Wednesday:
3:45 The Naked And Famous (The Levi's® FADER FORT)
4:30 Chairlift (The Levi's® FADER FORT)
5:15 The Muslims (The Levi's® FADER FORT)
8:00 Plushgun @ OS Art House / John Street Bar (CMJ event)

Wednesday was the first day of the Levi’s / Fader party, held in a gallery space on the Bowery, converted and decorated by the artist Mr. Brainwash to look like an expressionist pop-art music temple. Needless to say, there is always a great lineup, free beer, and no room to breathe at the Fader Fort. The Naked and Famous played an amazing set before the crowd reached choking capacity. I had heard a track or two from them somewhere, so I was anxious to see what they had live. Their 2 EPs have a lot of great material on them, so I picked a couple up from their manager, who had actually emailed me in response to my trying to buy them online, which you can’t. Lead singer Alisa Xayalith sang and swayed, lulling us all in the first few rows, despite the jagged, powerful musical elements being thrust forth all around her. I took in a great 8 songs set, 2 CDs (NO LIGHT EP & THIS MACHINE EP by The Naked and Famous - $15) and a hand stamped 7”, which guitarist and vocalist Thom Powers was very proud of (rightly so Thom! - SERENADE - $10). Unfortunately, until an American label gets wise, you will have to buy their songs digitally. After a quick set-change, by the time Chairlift came on, I was fully entwined in prodding elbows and tangled feet, spilling my drink with no where to go. High from the last set, with plenty of reserves, I managed to soldier on. Chairlift carry a great aesthetic, with sweet lyrics reminiscent of the 1980’s, before love songs stopped being sweet and turned into two people hating themselves together. Caroline Polachek’s voice is so lovely to listen to live, with moments channeling Dolores O'Riordan and even Chrissie Hynde. Wow. I couldn’t get close to them, so I had to buy the record from Kanine Records online (DOES YOU INSPIRE YOU by Chairlift - $13). At 5ish I had been squirted to the back of the venue, with all of the other drinkers, but I had a nice view of The Muslims for the next half an hour. They are a pretty great poster-band for low-fi retro rock, which is one of my favorite live genres. After a walloping, I snuck out the door, and bought their 12“ w/ CD online from InSound (THE MUSLIMS by The Muslims - $15). Fans can download a free track at 1928recordings.com. After some dinner and a little sobering up, we went to see some friends play called Plushgun, an ourstage.com discovered band, recently signed to Tommy Boy, and kitted out for live shows. The OS Arthouse is the strangest venue in New York City. What looks like a pool-table dive bar in the financial district has a full room in the back for rock shows. Not the best sound, but this was an official event. Plushgun are very pop dance, with songs like “How We Roll” etc. I definitely sort of drifted off a little. The guys I was with didn’t really understand it either. Oh well. The first band I didn’t buy a CD from probably won’t need the help. I can already see an army of Focus-driving teenagers jerking violently behind the wheel, one hand raised as they screech off to high school.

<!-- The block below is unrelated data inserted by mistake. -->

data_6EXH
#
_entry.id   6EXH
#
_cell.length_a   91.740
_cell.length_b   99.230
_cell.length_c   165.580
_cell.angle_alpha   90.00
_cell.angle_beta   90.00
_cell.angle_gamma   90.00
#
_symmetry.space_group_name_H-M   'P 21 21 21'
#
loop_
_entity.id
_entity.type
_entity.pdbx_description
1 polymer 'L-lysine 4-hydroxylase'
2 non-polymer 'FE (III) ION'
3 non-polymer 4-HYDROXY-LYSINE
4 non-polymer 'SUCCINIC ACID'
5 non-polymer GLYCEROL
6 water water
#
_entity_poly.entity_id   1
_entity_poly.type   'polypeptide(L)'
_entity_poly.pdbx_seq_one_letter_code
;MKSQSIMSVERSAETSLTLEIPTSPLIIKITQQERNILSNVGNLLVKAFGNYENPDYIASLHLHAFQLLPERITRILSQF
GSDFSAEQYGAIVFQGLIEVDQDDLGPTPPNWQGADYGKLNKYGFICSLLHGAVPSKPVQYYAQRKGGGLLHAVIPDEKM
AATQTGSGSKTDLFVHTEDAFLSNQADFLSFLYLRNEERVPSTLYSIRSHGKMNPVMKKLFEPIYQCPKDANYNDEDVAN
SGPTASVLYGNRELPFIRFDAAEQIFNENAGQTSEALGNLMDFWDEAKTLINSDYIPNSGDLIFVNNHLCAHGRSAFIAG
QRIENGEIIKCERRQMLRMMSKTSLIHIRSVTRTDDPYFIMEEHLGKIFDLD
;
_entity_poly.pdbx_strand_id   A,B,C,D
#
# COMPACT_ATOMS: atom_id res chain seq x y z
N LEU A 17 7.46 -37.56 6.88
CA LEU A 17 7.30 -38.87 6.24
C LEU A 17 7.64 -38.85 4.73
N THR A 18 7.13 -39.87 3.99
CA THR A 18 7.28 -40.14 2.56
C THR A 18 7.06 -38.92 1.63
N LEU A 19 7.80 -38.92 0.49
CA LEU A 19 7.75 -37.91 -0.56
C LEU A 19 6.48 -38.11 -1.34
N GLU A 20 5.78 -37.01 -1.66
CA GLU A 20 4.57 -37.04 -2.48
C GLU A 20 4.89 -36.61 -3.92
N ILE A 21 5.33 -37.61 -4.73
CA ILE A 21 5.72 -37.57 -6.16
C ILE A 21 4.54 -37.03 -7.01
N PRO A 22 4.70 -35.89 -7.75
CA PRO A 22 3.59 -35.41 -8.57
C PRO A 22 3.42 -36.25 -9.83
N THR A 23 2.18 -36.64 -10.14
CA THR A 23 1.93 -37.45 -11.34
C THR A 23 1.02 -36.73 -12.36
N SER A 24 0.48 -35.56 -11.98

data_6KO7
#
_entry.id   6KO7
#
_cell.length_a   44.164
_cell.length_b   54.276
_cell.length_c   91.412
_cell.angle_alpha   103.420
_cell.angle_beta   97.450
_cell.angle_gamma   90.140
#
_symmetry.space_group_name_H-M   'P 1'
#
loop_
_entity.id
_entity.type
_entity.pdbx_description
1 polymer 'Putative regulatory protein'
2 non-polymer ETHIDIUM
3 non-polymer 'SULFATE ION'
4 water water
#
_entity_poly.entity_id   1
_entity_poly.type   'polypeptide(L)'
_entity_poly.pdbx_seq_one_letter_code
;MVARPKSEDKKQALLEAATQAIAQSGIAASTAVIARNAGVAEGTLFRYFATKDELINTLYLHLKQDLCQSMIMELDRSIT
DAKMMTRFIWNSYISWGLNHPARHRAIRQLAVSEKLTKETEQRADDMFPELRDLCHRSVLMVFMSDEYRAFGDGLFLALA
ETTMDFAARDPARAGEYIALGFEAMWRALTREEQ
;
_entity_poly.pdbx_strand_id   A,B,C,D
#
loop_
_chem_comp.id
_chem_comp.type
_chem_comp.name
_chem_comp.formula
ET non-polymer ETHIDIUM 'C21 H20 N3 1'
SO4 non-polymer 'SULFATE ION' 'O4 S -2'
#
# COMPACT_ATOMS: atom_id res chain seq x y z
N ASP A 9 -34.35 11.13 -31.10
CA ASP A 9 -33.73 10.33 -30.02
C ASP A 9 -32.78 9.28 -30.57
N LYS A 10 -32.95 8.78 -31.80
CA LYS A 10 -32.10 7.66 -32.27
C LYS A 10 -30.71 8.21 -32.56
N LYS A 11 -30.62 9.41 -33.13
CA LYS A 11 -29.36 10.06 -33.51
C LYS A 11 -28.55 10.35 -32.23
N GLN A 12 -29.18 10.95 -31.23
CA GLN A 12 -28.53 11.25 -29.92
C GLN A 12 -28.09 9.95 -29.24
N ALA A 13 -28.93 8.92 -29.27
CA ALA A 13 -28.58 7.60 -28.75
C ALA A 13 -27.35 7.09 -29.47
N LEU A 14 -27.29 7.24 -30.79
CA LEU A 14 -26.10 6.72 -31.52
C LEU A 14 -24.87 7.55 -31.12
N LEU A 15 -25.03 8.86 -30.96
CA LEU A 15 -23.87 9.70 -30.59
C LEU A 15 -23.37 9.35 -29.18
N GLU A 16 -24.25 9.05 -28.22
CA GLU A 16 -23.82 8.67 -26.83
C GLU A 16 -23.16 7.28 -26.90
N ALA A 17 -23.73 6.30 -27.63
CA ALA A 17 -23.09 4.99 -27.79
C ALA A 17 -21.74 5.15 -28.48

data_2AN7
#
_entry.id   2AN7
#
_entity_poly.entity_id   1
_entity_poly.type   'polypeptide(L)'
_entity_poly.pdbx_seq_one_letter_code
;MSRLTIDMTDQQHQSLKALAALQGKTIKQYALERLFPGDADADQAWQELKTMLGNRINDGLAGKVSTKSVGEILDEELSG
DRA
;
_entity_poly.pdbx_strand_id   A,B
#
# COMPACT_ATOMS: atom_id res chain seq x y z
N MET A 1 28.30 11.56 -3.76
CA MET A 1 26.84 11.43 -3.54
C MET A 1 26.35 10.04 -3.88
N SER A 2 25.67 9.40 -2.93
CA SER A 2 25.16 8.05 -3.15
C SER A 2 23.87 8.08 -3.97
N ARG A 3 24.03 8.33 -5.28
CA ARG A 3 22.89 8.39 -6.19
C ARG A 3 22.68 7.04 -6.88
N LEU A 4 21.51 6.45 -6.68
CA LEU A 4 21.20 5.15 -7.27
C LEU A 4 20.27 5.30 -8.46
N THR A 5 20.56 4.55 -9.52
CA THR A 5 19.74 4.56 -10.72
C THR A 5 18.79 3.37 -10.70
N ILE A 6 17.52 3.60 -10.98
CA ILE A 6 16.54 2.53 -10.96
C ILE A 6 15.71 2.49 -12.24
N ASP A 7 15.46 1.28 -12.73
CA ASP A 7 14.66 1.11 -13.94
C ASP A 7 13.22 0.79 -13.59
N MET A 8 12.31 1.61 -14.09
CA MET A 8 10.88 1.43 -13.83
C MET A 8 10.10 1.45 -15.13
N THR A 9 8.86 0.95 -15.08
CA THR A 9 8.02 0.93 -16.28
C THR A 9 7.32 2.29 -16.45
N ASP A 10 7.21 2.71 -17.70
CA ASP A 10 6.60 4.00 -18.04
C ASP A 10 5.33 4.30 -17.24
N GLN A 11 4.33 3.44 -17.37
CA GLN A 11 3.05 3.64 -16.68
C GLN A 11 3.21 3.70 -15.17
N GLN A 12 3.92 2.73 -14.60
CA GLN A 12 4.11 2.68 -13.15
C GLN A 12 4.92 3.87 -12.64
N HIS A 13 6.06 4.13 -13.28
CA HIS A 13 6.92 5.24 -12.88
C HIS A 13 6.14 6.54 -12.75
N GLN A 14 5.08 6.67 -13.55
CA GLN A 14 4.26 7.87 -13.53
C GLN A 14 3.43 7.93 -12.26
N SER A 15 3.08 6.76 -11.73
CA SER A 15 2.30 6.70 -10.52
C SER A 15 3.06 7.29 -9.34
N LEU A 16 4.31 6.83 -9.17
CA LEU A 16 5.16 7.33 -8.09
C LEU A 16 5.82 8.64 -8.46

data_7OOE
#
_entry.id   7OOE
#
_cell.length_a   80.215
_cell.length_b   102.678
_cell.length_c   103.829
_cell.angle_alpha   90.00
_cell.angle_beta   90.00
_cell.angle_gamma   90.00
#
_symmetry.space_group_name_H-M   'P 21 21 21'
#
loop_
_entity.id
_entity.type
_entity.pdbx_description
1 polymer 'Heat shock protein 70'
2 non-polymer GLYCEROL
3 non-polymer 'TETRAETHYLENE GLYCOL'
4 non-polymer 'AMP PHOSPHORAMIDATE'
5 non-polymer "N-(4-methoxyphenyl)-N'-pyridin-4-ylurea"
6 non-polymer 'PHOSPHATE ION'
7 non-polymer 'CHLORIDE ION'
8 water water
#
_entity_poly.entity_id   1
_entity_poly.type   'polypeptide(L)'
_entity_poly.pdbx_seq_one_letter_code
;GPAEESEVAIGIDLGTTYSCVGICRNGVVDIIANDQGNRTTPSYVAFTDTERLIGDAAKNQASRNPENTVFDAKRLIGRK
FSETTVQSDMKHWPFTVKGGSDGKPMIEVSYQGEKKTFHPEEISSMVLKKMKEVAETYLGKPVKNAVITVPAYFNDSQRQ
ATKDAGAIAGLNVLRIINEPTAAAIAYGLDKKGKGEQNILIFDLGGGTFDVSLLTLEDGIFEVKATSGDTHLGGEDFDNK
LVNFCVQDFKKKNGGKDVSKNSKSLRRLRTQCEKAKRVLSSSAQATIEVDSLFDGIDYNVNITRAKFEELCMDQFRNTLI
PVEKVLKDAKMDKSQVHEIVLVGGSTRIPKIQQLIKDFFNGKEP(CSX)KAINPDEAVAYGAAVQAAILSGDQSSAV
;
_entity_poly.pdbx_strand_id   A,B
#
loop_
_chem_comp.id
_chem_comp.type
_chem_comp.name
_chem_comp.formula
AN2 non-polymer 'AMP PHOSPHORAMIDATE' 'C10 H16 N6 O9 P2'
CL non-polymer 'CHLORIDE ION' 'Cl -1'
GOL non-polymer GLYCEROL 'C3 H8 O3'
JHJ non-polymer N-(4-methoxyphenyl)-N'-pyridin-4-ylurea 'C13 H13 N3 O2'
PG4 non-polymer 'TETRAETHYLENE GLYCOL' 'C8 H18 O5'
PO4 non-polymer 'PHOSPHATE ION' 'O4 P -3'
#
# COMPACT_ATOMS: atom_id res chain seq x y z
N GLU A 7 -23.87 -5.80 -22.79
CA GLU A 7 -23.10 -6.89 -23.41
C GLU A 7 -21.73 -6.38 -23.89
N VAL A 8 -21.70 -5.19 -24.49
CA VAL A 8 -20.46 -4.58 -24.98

Thursday:
3:00 Princeton @ Crash Mansion (IndabaMusic.com Party)
4:30 Passion Pit (The Levi's® FADER FORT)
5:30 All The Saints @ Crash Mansion (IndabaMusic.com Party)
6:20 Motel Motel @ Crash Mansion (IndabaMusic.com Party)
7:00 Sarah Fullen @ Rockwood Music Hall (CMJ event)
8:00 A Brief Smile @ Crash Mansion (IndabaMusic.com Party)


Passion Pit at CMJ 2008
Passion Pit - Photo: Joe Pepin